Wojciech Staroń's documentary Brothers won the Grand Prix and the student jury prize at the CinéDOC-Tbilisi film festival.
It is another distinction for the outstanding documentary, for which director and cinematographer Staroń was previously awarded at festivals in Locarno, Lipsk, and Minsk. Brothers by Wojciech Staroń portrays the touching story of the Kułakowski brothers, today both over 80 years old, who returned to Poland to live out their days in their motherland after several dozen years in Kazakhstan. One of them is a rational pragmatist, the other – a romantic artist. Both are very different, but are also closer to each other than to anyone else. Alfons, a painter who relied on Mieczysław’s help all his life, today takes care of his brother.
Although the film by Staroń was created over a period of seven years, the director first met them more than 20 years ago. He visited the Kułakowski brothers in Kazakhstan, and he later helped them return to Poland. ‘I turned on the camera only from time to time’, he said in an interview for Culture.pl. However, this time spent together built an incredible connection that is visible on the screen and makes the viewer feel like a guest in the world of the main protagonists, not an intruder. That’s how Brothers became an intimate tale about going through old age and brotherly love – not easy, but giving strength.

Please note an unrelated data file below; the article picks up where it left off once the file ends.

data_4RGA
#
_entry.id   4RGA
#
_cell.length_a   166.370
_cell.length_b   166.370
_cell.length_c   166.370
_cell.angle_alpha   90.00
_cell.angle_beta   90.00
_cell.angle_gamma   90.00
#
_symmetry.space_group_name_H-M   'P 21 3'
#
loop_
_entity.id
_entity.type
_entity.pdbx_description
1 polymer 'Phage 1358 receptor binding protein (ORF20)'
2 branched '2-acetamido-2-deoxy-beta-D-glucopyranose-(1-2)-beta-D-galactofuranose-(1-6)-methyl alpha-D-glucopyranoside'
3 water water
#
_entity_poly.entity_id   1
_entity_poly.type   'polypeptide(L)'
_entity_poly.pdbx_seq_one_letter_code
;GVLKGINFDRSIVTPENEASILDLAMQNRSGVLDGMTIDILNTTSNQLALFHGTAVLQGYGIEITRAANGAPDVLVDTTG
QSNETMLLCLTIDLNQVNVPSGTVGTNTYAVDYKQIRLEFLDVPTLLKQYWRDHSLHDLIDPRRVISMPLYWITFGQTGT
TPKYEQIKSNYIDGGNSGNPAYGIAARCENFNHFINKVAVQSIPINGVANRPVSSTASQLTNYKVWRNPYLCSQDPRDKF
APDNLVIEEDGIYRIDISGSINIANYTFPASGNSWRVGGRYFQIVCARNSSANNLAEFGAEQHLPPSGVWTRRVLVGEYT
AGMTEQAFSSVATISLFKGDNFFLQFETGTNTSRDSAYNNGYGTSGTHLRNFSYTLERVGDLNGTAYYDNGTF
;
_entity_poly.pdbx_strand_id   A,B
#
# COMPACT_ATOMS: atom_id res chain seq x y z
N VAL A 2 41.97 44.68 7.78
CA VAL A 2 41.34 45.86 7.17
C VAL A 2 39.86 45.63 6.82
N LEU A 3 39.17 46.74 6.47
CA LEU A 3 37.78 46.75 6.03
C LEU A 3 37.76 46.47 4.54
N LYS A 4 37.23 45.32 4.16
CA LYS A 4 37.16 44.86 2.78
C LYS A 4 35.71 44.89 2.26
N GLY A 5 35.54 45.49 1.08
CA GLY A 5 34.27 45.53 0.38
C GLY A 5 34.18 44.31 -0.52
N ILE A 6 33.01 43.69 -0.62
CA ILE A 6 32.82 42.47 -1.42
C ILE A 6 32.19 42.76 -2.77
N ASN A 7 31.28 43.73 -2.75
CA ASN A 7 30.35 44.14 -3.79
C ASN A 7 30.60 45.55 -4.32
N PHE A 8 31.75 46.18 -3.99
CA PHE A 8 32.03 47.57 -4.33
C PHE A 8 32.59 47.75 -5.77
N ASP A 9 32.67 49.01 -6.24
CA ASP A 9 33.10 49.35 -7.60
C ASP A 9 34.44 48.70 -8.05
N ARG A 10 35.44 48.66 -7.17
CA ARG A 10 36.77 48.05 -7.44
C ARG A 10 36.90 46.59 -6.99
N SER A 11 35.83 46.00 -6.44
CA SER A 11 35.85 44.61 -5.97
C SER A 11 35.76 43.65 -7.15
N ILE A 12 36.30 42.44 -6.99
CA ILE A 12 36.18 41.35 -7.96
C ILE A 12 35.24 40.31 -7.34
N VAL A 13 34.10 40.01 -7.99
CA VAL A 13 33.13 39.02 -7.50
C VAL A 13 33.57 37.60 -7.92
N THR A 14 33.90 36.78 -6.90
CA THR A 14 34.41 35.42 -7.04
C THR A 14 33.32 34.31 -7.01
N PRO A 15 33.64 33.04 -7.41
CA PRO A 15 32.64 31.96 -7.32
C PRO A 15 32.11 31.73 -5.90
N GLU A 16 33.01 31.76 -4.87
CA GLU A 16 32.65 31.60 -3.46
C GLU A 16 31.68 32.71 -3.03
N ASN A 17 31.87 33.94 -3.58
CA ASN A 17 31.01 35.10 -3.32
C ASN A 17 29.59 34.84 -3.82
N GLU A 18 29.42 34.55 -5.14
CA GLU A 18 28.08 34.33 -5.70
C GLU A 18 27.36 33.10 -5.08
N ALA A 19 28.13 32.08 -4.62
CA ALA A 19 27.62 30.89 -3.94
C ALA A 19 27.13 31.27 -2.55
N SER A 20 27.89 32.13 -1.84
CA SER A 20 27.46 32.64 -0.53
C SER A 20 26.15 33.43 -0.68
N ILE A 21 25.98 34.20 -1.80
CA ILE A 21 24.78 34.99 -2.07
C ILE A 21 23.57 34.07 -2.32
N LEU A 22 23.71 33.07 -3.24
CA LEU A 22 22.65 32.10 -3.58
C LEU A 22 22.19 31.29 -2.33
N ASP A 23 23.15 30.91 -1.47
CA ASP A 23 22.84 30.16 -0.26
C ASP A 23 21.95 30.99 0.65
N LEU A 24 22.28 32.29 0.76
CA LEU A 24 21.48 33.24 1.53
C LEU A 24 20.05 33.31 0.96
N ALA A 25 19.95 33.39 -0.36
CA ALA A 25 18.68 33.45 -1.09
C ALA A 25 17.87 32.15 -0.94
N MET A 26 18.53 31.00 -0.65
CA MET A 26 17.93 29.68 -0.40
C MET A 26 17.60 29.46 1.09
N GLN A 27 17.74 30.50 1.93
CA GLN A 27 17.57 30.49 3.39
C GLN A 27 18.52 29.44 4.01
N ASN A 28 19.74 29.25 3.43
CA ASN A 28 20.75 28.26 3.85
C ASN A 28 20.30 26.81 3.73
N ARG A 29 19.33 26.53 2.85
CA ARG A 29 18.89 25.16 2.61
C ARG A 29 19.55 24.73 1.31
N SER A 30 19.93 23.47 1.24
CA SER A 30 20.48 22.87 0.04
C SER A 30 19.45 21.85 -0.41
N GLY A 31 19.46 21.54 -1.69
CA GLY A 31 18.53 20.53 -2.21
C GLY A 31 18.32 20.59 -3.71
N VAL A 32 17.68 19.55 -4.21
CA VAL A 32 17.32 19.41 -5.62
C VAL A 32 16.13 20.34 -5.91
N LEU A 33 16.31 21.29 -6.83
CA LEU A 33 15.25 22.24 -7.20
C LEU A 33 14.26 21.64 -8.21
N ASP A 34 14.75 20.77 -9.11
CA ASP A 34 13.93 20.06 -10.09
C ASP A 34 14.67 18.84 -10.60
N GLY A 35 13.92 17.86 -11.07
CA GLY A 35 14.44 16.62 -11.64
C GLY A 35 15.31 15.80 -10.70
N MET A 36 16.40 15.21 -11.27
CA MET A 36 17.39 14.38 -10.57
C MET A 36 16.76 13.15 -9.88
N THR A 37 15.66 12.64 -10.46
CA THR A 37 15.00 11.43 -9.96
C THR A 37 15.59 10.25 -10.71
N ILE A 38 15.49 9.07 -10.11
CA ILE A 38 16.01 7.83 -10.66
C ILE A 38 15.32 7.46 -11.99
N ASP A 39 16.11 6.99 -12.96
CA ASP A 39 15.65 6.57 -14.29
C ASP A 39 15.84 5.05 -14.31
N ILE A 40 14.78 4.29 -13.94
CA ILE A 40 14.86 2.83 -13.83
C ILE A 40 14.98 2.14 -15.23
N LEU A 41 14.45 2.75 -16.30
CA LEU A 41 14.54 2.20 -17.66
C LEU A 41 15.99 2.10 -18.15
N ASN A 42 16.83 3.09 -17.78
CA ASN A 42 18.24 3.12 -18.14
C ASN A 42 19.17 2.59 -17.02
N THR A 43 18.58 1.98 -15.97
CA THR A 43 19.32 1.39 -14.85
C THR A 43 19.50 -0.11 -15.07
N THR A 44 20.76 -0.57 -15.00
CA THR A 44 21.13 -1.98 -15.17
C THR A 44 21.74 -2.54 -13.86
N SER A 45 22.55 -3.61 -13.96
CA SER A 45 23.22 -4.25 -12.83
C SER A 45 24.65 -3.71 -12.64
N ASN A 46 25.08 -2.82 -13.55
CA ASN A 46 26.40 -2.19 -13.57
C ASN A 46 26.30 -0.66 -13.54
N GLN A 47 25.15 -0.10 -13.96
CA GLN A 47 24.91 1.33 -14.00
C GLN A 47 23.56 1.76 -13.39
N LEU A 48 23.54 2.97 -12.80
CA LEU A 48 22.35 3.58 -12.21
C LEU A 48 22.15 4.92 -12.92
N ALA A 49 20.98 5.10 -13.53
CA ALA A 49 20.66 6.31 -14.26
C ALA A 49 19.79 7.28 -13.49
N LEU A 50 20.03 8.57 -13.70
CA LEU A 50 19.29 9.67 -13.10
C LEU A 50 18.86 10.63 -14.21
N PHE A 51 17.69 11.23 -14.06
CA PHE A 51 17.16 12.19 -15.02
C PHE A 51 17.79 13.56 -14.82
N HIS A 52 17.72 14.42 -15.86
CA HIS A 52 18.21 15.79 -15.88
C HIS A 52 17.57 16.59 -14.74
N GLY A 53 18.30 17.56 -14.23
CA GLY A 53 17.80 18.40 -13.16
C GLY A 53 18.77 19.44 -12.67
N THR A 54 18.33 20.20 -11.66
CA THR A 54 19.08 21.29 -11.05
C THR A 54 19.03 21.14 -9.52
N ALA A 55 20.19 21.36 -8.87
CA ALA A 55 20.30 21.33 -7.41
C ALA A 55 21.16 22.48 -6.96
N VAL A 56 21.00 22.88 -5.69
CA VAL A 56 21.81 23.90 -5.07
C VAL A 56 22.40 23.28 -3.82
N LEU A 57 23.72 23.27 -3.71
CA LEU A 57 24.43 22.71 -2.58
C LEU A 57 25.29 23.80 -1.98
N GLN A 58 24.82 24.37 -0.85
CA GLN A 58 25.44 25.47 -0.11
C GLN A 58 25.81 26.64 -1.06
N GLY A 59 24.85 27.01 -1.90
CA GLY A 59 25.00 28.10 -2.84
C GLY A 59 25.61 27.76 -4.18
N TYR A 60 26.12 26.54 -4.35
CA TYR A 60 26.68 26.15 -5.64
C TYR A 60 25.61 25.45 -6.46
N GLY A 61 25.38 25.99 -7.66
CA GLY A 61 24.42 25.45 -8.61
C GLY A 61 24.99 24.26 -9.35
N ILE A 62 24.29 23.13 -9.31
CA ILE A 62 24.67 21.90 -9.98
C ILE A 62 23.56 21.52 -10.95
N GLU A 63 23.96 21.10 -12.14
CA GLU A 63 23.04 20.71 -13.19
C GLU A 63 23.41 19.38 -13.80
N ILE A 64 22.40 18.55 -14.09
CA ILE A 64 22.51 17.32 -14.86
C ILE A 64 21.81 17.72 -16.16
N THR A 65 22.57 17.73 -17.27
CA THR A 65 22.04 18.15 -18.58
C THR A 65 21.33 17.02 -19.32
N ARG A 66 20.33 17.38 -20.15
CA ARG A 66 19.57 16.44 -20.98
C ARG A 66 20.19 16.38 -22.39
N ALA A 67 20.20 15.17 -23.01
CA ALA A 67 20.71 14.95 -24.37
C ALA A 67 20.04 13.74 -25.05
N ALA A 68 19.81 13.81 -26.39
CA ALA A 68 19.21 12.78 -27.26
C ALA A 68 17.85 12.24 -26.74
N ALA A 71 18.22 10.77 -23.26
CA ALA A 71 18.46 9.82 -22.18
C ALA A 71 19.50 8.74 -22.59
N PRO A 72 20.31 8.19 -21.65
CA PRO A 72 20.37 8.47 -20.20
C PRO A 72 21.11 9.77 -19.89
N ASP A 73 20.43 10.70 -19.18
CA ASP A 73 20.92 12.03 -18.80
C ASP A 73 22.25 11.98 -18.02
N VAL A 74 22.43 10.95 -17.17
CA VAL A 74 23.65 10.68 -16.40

Wojciech Staroń’s film was one of five Polish documentaries presented at CinéDOC-Tbilisi, along with Monika Pawluczuk’s End of the World, Agnieszka Zwiefka’s The Queen of Silence, Åse Svenheim Drivenes’ I am Kuba, and Casa Blanca by Aleksandra Maciuszek.
CinéDOC-Tbilisi is the only international documentary film festival in the Caucasus region. The first edition of the festival took place in 2013. Culture.pl was a partner of the festival as part of the Eastern Partnership project.
Source: own materials, edited by BS, translated by BR & AZ, 26 Oct 2016